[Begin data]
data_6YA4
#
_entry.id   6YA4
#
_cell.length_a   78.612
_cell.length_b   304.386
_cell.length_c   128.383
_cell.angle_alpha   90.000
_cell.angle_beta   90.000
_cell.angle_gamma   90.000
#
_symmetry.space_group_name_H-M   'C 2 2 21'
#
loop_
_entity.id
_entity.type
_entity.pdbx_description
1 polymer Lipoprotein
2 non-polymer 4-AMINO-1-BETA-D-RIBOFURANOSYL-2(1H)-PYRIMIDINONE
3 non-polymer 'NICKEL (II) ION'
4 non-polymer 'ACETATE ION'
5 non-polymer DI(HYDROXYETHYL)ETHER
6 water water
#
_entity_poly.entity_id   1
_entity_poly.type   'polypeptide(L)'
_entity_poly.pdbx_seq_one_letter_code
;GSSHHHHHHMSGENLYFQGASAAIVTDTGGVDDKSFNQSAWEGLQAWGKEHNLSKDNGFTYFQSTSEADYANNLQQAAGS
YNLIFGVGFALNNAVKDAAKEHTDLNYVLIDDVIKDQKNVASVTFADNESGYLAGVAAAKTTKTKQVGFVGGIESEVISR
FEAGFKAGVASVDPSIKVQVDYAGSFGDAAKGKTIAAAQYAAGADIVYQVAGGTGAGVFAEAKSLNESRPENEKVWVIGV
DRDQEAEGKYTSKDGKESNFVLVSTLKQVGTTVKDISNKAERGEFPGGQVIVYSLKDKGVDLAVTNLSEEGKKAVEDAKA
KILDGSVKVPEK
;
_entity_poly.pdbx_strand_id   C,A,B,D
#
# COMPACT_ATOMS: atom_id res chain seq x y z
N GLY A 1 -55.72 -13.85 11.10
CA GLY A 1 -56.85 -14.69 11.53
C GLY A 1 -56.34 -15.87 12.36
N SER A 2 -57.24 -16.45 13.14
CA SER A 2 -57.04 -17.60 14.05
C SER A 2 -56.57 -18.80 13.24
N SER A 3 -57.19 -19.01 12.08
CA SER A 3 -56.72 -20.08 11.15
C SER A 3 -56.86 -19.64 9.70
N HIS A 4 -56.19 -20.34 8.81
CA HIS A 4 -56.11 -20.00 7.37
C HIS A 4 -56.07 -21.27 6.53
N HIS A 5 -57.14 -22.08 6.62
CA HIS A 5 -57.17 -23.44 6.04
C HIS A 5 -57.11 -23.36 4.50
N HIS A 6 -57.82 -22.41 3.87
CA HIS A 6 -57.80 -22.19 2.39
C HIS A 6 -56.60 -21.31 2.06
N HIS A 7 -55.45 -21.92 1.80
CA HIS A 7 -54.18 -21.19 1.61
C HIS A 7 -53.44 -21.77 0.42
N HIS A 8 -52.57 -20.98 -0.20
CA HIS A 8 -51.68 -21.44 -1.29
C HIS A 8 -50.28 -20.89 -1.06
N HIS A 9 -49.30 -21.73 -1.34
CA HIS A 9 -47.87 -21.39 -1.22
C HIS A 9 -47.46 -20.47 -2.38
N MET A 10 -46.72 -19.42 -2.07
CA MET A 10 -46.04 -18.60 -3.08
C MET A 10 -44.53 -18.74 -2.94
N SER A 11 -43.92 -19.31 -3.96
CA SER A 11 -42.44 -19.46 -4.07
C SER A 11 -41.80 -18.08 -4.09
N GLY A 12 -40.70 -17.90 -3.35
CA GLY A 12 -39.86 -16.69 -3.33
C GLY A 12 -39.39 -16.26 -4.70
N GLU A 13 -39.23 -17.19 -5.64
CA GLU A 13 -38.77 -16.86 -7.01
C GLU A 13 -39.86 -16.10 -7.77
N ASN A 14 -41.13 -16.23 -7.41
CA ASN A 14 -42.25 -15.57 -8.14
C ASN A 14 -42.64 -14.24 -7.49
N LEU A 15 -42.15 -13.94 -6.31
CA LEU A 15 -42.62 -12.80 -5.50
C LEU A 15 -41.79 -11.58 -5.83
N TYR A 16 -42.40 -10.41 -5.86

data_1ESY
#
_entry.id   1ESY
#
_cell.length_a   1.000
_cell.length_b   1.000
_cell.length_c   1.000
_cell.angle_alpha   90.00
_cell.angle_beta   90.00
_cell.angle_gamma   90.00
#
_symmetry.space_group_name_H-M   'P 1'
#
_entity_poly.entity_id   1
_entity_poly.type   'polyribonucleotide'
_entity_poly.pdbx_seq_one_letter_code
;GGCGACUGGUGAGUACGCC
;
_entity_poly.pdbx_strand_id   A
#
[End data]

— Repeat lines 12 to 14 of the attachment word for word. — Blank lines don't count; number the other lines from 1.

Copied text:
_symmetry.space_group_name_H-M   'C 2 2 21'
#
loop_